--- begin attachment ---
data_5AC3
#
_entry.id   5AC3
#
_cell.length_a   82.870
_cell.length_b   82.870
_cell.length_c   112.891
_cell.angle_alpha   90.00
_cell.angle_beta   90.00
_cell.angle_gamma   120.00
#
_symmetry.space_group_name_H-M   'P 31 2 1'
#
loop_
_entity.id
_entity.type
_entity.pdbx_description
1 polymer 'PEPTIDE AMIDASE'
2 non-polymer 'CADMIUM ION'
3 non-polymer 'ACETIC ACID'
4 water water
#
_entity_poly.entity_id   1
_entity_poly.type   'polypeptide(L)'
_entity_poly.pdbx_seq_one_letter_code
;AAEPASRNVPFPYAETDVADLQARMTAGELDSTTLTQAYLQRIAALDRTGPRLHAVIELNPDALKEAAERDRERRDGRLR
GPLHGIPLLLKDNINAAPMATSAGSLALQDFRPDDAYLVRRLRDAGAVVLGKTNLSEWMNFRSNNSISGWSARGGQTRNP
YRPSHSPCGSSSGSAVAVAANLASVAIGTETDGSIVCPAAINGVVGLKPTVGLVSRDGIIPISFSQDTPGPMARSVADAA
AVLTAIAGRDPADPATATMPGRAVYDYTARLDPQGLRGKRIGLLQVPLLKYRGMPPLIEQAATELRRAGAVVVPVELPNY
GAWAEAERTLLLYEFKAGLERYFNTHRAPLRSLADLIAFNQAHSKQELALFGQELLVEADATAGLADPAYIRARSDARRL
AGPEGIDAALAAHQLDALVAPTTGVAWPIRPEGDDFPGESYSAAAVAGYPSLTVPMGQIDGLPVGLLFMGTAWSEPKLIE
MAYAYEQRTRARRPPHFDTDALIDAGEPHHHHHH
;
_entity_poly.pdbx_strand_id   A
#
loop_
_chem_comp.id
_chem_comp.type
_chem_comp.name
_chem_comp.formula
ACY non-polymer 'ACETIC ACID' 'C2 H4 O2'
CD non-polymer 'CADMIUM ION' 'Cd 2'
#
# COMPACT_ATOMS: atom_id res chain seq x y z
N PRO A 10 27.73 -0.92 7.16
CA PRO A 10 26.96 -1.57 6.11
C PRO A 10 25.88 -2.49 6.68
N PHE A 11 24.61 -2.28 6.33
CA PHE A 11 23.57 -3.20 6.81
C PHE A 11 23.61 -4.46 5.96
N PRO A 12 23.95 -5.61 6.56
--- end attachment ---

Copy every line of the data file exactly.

data_5AC3
#
_entry.id   5AC3
#
_cell.length_a   82.870
_cell.length_b   82.870
_cell.length_c   112.891
_cell.angle_alpha   90.00
_cell.angle_beta   90.00
_cell.angle_gamma   120.00
#
_symmetry.space_group_name_H-M   'P 31 2 1'
#
loop_
_entity.id
_entity.type
_entity.pdbx_description
1 polymer 'PEPTIDE AMIDASE'
2 non-polymer 'CADMIUM ION'
3 non-polymer 'ACETIC ACID'
4 water water
#
_entity_poly.entity_id   1
_entity_poly.type   'polypeptide(L)'
_entity_poly.pdbx_seq_one_letter_code
;AAEPASRNVPFPYAETDVADLQARMTAGELDSTTLTQAYLQRIAALDRTGPRLHAVIELNPDALKEAAERDRERRDGRLR
GPLHGIPLLLKDNINAAPMATSAGSLALQDFRPDDAYLVRRLRDAGAVVLGKTNLSEWMNFRSNNSISGWSARGGQTRNP
YRPSHSPCGSSSGSAVAVAANLASVAIGTETDGSIVCPAAINGVVGLKPTVGLVSRDGIIPISFSQDTPGPMARSVADAA
AVLTAIAGRDPADPATATMPGRAVYDYTARLDPQGLRGKRIGLLQVPLLKYRGMPPLIEQAATELRRAGAVVVPVELPNY
GAWAEAERTLLLYEFKAGLERYFNTHRAPLRSLADLIAFNQAHSKQELALFGQELLVEADATAGLADPAYIRARSDARRL
AGPEGIDAALAAHQLDALVAPTTGVAWPIRPEGDDFPGESYSAAAVAGYPSLTVPMGQIDGLPVGLLFMGTAWSEPKLIE
MAYAYEQRTRARRPPHFDTDALIDAGEPHHHHHH
;
_entity_poly.pdbx_strand_id   A
#
loop_
_chem_comp.id
_chem_comp.type
_chem_comp.name
_chem_comp.formula
ACY non-polymer 'ACETIC ACID' 'C2 H4 O2'
CD non-polymer 'CADMIUM ION' 'Cd 2'
#
# COMPACT_ATOMS: atom_id res chain seq x y z
N PRO A 10 27.73 -0.92 7.16
CA PRO A 10 26.96 -1.57 6.11
C PRO A 10 25.88 -2.49 6.68
N PHE A 11 24.61 -2.28 6.33
CA PHE A 11 23.57 -3.20 6.81
C PHE A 11 23.61 -4.46 5.96
N PRO A 12 23.95 -5.61 6.56